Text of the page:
An expert in Urban Affairs, Law and Diplomacy regarding cities, Pablo Chillón closed last year’s Smart Travel event, in Bragança. From “dashboard cities” to “Instagram urban planning,” this Spaniard has warned not only of the negative effects of a purely technological vision in cities, but also of the dangers of the “empty reference” to the role of citizens.
We are witnessing a huge buzz surrounding the concept of smart cities. What sort of cities are we building?
With regard to innovation and technology, etc., the cities I like are those based on several contributions. We are relying on citizens, companies, stakeholders and institutions, both public and private, to outline a project where everyone is somehow involved. Indeed, I don’t believe in purely technological smart-city projects.
Can too much technology threaten to prevent the concept from working?
Technology can be a narrow view of a “smart city,” as it can provide a very small and limited view of the city and of the smart city, as well. It will clash with the concept of complexity, because, if we are in a city controlled from a dashboard [control panel], where any kind of response to an event can be predicted, there is no room for public decision, and democracy is based on possibilities.
How can we escape these “dashboard cities?”
By including a broader view of the city, where the opinion of other suppliers and other non-technological solutions are taken into account. Major technology-supplying companies are currently calling the shots regarding smart cities. If we can somehow recover the traditions, the visions, the authenticity, the history, the community, and ask for intelligence, by providing solutions and decisions based on the collective contribution, made possible by technology, we could obtain a bigger picture of the whole thing.
Do citizens have a decisive role in this?
Yes. Whenever an expert says that citizens are at the heart of smart cities, a tree is felled and dies. There are many commonplaces and understandings regarding the role of citizens. Now, everyone points out the role of citizens within the smart city project, but the way I see it, that’s an empty reference.
The overview would involve not only formally activating participation, doing this and explaining it, but also opening the processes as they are developed throughout. If we ask people to become involved only when the project is already designed, that contribution won’t mean a thing. And while citizens are vital, they aren’t pixels. Many narrow views of the smart city are regarding citizens as mere pixels that move in the city, on a dashboard.
Could social media be a good instrument for finding out what people want?
Yes, this could be a good starting point. There is a lot of information coming from social media, but only concerning people who are active on social media, and cities are also made up of many people who are not in contact with these. Let’s look at digizens: these people are part of two worlds. A youth who interacts with friends and acquaintances through social media and on the Internet, but who returns home for supper with his/her parents and makes this connection with them, explains things to them and expands their visions... That contribution is crucial. We will have to provide [the emergence of] projects where citizens use this technological capability, people whose lives comprise a human part that combines with any access to technology as an experiment. This will be great and very interesting.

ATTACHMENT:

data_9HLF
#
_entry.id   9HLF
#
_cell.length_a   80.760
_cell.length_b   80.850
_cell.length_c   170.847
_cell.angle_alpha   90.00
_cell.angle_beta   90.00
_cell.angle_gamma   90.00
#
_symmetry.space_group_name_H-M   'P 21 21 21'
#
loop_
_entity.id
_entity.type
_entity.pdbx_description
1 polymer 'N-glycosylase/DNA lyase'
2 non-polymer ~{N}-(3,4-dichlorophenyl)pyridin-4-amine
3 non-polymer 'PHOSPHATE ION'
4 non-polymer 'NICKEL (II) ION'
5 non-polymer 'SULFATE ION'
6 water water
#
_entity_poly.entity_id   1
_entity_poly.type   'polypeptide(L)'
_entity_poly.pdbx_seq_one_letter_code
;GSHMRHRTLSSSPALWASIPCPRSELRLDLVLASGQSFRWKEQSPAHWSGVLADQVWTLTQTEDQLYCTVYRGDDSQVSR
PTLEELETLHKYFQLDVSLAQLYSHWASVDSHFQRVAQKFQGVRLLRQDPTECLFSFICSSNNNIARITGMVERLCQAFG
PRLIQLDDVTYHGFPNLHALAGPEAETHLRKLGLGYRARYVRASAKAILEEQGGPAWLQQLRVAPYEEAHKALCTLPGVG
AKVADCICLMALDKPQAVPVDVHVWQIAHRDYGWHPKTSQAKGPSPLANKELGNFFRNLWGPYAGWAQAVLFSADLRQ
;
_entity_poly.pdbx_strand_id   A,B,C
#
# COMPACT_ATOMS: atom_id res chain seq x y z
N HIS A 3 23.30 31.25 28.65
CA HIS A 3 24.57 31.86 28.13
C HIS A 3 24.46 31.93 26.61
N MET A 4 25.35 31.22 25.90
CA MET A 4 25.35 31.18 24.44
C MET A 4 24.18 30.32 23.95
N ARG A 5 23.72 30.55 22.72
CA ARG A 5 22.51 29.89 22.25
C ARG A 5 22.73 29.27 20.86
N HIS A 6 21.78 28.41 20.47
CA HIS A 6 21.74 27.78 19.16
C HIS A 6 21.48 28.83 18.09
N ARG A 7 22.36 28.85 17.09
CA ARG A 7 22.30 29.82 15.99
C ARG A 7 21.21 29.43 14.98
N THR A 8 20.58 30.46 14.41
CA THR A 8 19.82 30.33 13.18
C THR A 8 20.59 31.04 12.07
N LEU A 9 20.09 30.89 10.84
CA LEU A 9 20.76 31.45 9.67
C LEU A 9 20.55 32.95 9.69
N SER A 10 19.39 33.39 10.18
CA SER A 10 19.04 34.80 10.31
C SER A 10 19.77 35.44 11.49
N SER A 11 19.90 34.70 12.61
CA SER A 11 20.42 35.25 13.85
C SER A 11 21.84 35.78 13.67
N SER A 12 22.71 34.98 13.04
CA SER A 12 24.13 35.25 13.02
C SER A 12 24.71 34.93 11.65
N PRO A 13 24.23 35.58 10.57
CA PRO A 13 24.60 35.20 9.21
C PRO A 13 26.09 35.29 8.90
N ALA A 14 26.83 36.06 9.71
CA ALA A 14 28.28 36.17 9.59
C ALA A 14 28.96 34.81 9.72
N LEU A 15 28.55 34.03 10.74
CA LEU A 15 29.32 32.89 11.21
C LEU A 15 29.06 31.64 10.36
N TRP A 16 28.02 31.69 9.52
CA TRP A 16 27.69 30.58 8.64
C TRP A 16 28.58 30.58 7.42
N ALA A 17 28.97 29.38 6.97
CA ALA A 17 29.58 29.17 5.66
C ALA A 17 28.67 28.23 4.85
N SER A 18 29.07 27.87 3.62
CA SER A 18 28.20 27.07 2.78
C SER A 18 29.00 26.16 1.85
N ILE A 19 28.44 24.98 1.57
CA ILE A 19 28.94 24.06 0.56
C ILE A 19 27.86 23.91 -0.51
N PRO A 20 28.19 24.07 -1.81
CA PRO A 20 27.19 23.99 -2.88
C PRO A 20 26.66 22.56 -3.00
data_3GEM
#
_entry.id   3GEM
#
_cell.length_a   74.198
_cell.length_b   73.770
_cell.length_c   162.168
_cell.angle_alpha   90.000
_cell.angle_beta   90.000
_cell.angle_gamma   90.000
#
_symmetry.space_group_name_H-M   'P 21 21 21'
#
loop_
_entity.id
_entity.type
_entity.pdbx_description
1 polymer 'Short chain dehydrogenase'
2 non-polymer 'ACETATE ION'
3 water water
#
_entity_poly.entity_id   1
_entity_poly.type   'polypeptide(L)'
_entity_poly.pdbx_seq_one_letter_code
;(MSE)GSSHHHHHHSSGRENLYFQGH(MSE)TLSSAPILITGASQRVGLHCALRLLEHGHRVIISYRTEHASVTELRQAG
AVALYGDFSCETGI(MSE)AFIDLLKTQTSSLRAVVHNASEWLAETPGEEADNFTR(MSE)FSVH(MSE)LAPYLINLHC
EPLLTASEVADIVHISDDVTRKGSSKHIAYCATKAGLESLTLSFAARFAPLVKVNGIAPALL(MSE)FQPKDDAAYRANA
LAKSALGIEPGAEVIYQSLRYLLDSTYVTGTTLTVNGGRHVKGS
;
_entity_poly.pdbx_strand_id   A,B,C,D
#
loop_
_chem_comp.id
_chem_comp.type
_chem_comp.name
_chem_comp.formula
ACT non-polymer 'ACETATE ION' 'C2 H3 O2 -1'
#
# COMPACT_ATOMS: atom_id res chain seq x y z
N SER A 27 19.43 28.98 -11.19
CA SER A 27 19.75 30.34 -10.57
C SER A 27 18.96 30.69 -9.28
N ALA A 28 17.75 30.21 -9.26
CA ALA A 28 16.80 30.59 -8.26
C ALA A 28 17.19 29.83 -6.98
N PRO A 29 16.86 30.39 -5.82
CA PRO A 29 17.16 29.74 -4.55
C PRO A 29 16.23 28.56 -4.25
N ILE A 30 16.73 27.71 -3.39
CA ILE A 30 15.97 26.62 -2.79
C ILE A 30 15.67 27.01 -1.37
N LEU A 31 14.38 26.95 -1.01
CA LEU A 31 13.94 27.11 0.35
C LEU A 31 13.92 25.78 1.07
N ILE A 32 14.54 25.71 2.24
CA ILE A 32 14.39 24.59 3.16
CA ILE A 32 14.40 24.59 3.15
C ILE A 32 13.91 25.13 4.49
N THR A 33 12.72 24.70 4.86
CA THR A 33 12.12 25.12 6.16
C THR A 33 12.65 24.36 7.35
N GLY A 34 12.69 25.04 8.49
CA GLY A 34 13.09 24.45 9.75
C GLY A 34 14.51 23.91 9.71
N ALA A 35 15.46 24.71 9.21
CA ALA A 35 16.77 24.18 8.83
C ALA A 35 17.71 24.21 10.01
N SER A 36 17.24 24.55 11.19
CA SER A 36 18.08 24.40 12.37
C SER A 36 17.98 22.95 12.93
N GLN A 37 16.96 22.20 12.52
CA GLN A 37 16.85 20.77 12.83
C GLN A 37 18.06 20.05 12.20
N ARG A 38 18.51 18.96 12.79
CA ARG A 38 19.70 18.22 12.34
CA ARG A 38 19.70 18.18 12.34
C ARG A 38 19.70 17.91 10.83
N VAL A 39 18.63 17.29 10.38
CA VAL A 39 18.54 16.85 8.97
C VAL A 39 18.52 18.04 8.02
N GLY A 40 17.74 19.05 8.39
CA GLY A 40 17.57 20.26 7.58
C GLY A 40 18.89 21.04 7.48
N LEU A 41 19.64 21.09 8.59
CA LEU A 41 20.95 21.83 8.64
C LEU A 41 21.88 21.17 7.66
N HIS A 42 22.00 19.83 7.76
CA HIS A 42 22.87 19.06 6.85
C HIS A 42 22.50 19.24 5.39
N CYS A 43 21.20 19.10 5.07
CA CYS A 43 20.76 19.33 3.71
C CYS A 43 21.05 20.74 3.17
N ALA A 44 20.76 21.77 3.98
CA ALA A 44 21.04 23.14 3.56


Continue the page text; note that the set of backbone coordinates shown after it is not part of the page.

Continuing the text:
How do those in responsibility in cities reach people without including the technological aspect?
First, perhaps by having a vision or a greater understanding of what a smart city is, and what is at issue, the kind of instruments that are available for somehow controlling processes. This is not solely about buying or about money, but about urban planning, services, communities, neighborhoods and all of a city’s capital. As I’ve mentioned, while technology is an enabling element, citizens, communities and companies are key throughout the entire process. In short, relying on the community. Secondly, in my view, starting off by explaining everything to citizens from the very outset, in order to make things very readily understandable by them. I say this because, in Spain, we have worked with cities and mayors who, at the final stage of the process, regret not having involved people from the beginning, which is vital to make things easier.
The event Smart Travel’15 was devoted to small and medium-sized cities. Do you feel that implementing a smart strategy in a city such as Bragança is a bigger challenge than doing so in a large city?
This is a classic question and, in my opinion, in this regard, size doesn’t matter. Interesting things can be done by enlivening the community, investing in the vision, in projects, while organizing events such as Smart Travel, which are somehow stirring things up and providing an image and perception of the city as a modern city committed to innovation. I have worked with small and medium-sized cities that have undertaken very interesting projects that the communities are very close to. When talking about a large city, we can predict that there will be a large swath of the community that will never know this project exists. In such a case, there is greater proximity, as all the tools are available for conducting a proper presentation, explaining [the process] and involving people. And, naturally, as concerns authenticity and the perception of who they are, small and medium-sized cities are greatly linked to their identity, and this is something that somehow gets lost in large cities.
Is identity important for a city?
Yes, identity as well as authenticity. I have spoken of the concept of “Instagram urban planning,” where cities with filters and false perspectives are capturing the imagination of cities all over the world... and that’s not my city. I ask: “dude, where’s my city?”